by Adam Wodyk
I once took part in a project in which I, as a recipient of art, was supposed to answer
certain questions regarding the effect of art on the human psychological condition. I
couldn’t help but wonder one thing.
– Has it ever happened that coming into contact with a certain artistic creation greatly
influenced your mental health? Perhaps you remember a situation in which a particular
piece – a poem, a novel or a movie – changed something in your life? Share your story.
These are thoughts that I wrote down: “As for the influence of various kinds of artistic
works on my mental condition, it mostly came down to eliciting [in me] a feeling of strong
fascination. The epic film Mockingjay, a poignant love tale between two young tributes,
is the best illustration. One of the protagonists, Peeta, was imprisoned in The Capitol
and subjected to horrific torture and “brainwashing”, to such an extent that he could not
distinguish between true reality and artificially created memories. However, the torturers
managed to go much deeper – they distorted the memory of his beloved girlfriend,
Katniss, in such a way that our hero instinctively began to consider her a real threat.
Subsequent scenes of the film show the slow process of Peeta’s “healing”. This process
involves gradually and slowly learning to distinguish between what is real and what is
fabricated by The Capitol. Many times, our hero responds automatically, as instructed,
putting Katniss and the other characters’ lives at risk. Ultimately, however, everything
that is real remains because it is stronger than illusions (i.e., real memories and feelings
– primarily love, which finds its expression in the final reunion of the “cursed lovers”).
The anti-romantic treatment of the concept of love in the narrative, which depicts it as a
genuine force that links people and can endure suffering while being suppressed and
disguised, interested me. This subject captivated me so deeply that I made the decision
to create my own fictional future in which two young people would finally come to believe
in their own feelings and find fulfilment in spite of horrific experiences and betrayals. This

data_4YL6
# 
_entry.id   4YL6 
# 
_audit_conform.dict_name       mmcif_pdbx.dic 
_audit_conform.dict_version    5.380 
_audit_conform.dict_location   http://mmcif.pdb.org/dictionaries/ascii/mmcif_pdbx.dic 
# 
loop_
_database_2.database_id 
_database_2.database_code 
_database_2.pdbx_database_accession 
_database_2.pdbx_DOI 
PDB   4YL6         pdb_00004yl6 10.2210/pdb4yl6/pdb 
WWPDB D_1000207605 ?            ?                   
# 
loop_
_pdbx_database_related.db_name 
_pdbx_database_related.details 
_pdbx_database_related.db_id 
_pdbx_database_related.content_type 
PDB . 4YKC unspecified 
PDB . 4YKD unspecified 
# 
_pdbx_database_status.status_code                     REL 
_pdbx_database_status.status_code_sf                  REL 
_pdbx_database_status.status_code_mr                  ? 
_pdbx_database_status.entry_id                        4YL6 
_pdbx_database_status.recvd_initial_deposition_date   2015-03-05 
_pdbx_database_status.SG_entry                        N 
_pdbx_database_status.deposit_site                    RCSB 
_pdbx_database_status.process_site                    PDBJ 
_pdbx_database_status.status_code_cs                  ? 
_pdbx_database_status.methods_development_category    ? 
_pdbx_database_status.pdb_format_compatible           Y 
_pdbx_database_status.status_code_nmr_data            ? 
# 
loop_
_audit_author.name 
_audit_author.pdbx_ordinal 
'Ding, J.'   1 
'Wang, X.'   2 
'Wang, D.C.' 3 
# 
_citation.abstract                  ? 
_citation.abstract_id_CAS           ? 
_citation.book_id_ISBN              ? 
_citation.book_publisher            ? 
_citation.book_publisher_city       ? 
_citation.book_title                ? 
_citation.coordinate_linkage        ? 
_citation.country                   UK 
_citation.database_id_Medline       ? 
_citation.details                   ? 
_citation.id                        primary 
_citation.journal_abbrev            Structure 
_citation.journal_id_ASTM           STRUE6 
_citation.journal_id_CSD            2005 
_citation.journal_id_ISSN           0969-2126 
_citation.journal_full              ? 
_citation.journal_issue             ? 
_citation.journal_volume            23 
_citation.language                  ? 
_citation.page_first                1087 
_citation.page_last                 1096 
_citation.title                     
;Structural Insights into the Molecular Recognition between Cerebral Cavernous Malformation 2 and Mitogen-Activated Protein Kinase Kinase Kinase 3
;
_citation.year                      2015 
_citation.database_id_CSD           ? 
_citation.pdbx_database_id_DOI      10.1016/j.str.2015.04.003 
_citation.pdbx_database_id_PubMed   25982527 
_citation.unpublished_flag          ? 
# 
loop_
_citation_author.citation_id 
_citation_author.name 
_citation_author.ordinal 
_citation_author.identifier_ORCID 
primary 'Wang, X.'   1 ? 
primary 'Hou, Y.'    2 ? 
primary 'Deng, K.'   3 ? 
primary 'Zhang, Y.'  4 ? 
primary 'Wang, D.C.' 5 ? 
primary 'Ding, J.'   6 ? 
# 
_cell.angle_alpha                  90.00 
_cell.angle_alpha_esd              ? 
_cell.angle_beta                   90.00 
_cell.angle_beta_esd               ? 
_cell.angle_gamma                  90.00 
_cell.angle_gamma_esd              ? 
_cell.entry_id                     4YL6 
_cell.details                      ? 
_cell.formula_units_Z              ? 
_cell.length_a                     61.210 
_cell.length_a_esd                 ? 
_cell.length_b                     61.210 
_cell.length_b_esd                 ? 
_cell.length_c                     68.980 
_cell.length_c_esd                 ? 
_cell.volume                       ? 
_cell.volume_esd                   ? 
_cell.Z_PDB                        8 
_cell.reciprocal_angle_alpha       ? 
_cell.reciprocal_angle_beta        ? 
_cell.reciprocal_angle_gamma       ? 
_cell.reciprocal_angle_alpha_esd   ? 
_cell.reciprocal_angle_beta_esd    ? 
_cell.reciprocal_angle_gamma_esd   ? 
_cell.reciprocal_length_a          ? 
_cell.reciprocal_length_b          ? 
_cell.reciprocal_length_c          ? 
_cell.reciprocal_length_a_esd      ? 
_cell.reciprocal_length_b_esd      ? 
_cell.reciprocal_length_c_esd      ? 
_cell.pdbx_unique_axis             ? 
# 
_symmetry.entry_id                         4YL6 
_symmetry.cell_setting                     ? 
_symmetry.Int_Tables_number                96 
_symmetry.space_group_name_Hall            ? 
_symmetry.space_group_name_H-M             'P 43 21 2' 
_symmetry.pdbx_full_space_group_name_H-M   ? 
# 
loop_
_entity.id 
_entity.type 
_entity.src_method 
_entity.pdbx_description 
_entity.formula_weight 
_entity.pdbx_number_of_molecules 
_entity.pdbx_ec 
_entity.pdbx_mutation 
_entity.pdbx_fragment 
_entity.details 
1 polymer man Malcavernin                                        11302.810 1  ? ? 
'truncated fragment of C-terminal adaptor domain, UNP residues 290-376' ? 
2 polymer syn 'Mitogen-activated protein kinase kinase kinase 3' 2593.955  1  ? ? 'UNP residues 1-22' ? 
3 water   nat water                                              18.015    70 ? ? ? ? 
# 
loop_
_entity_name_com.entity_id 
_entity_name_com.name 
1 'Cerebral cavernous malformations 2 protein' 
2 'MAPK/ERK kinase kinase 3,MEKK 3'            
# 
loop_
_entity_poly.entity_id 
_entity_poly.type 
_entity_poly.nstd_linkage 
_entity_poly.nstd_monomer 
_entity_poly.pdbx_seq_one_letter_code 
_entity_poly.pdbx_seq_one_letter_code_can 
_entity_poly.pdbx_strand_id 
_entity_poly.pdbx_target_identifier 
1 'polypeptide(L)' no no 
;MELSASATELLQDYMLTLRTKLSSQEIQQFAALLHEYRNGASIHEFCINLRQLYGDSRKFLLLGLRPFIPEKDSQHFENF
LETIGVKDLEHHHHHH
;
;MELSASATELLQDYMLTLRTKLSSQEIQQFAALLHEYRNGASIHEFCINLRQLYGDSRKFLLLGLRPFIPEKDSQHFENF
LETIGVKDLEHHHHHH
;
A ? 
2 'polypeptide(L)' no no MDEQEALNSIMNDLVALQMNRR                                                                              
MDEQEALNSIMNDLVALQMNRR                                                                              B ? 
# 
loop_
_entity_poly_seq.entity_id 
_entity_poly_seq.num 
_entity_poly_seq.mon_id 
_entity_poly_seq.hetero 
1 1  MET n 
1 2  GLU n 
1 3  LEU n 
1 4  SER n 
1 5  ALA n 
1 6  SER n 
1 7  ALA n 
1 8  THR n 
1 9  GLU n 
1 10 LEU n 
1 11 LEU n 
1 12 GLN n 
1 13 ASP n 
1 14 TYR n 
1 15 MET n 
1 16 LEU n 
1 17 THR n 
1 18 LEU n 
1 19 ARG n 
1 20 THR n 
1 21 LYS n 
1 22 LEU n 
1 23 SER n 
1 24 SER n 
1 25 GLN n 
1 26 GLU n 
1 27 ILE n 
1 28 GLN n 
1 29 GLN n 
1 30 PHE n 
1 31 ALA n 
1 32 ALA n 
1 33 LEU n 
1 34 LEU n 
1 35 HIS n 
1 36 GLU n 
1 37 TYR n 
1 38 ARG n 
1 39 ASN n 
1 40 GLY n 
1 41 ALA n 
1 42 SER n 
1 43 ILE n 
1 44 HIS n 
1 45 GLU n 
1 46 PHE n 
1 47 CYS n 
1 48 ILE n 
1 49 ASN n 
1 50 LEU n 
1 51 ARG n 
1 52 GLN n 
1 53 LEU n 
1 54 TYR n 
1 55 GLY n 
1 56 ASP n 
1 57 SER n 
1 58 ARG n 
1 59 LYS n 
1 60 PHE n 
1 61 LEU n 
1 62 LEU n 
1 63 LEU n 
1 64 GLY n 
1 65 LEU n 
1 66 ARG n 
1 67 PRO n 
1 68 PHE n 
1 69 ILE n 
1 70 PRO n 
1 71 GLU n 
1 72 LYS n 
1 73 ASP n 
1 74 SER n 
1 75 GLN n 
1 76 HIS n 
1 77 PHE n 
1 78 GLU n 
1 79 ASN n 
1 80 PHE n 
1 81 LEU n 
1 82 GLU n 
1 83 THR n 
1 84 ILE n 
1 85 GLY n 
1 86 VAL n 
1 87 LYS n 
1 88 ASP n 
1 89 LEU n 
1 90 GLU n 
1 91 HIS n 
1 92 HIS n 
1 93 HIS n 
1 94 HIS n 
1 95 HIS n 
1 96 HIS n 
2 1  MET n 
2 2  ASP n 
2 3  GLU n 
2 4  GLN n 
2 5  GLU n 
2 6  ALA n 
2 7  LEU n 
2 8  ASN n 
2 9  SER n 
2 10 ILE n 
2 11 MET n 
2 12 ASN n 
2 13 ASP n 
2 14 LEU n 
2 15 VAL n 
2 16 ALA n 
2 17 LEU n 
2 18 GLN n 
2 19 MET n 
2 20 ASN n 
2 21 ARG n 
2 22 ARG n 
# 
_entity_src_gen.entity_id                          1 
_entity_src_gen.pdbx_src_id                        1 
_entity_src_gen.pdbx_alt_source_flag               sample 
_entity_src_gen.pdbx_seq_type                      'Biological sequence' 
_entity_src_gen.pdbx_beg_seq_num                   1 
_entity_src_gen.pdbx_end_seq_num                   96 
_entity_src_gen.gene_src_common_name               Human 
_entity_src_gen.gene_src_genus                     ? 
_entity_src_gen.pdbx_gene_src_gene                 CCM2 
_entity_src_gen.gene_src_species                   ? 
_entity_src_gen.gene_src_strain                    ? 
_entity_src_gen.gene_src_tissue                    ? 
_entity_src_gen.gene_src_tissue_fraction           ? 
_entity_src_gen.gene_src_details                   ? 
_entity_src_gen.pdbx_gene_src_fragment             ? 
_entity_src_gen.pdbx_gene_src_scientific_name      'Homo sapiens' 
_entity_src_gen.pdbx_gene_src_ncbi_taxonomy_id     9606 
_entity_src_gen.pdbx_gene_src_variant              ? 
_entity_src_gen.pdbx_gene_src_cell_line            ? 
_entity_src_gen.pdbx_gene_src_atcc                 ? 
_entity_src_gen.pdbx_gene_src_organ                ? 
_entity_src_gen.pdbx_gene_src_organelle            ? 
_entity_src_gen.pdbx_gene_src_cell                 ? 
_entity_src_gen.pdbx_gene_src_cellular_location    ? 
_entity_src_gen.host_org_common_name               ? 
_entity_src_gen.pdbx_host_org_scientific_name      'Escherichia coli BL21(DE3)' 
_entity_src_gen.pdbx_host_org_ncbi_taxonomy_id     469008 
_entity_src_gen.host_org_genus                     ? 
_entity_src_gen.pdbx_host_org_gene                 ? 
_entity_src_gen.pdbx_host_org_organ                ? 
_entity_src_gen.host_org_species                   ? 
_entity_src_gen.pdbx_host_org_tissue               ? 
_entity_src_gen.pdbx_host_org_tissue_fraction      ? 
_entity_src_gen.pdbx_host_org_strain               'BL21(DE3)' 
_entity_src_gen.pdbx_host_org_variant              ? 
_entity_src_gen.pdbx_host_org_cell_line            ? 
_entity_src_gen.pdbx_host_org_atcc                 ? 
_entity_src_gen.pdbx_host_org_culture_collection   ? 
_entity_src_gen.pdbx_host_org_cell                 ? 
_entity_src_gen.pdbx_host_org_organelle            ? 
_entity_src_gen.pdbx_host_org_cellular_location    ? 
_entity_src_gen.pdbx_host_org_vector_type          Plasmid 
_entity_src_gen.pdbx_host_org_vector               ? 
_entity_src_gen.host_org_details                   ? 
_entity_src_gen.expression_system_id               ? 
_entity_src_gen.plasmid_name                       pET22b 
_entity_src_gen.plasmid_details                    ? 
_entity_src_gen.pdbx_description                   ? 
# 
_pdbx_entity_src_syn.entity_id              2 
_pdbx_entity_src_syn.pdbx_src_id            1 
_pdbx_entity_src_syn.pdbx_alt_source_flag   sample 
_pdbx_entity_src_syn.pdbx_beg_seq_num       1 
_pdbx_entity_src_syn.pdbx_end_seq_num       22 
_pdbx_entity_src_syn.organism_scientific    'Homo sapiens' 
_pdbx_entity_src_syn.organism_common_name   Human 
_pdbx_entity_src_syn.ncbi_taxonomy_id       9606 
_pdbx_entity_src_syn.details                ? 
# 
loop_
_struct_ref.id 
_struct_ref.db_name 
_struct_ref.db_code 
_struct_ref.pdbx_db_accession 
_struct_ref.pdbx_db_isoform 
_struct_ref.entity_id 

is one of my dream epilogues.
Of course, I’ve wanted to write a dystopian novel for many years, and watching The
Hunger Games movies sped up the process – finally, I created my own work – The
Dystopia Game. However, the plot of my novel took such an unexpected turn that I
believe that while I was writing it, I was simultaneously reading and writing. I then
noticed that the process of creating a story resembled life. No matter who we are – a
reader or a writer – we always end up surprised by twists and turns. When we wake up
in the morning, we usually begin with simple tasks, but occasionally, the order of these
tasks is disturbed by an apparently haphazard event that we would not have anticipated
in any way. We are unanticipatedly drawn into a vortex of circumstances that gives our
lives a completely new direction, forever changing them, and taking us to places we
would never have imagined.
Let’s establish the plot first. You go to college in your hometown, but when you submit
your documents, you find out that your major has been closed due to insufficient
enrollment. You then have to select a different city because this is the only university in
your hometown where you could apply for your ideal major. Summer is almost over; time
is running out and you have to hurry…so you choose another city, move to a different
environment and get a job. You don’t know who you will meet tomorrow and, two years
after moving, one morning you spot the girl you’ve been dreaming about all your life. If it
hadn’t been for “insufficient enrollment” in your hometown university, you would never
have changed the course of your life and find yourself in this special moment two years
The process of creating a story really resembles life. Out of one association comes a
sequence of associations that leads you into the complete unknown, and you find
yourself – along with the protagonist – in a situation you would never have predicted.
Sometimes you have to work hard to get out of it and find a solution; however, if you let
yourself be guided by intuition and have the courage to improvise, you are going where
you always wanted to go, no matter who you are (a reader or a writer, or both of them).
Your heart is a trustworthy compass that will always point you in the right direction
because you are led by it. That’s how God created it.
About the Author
Adam Wodyk is a huge fan of the fantasy genre. Also loves sci-fi, dystopian and post-apocalyptic survival stories.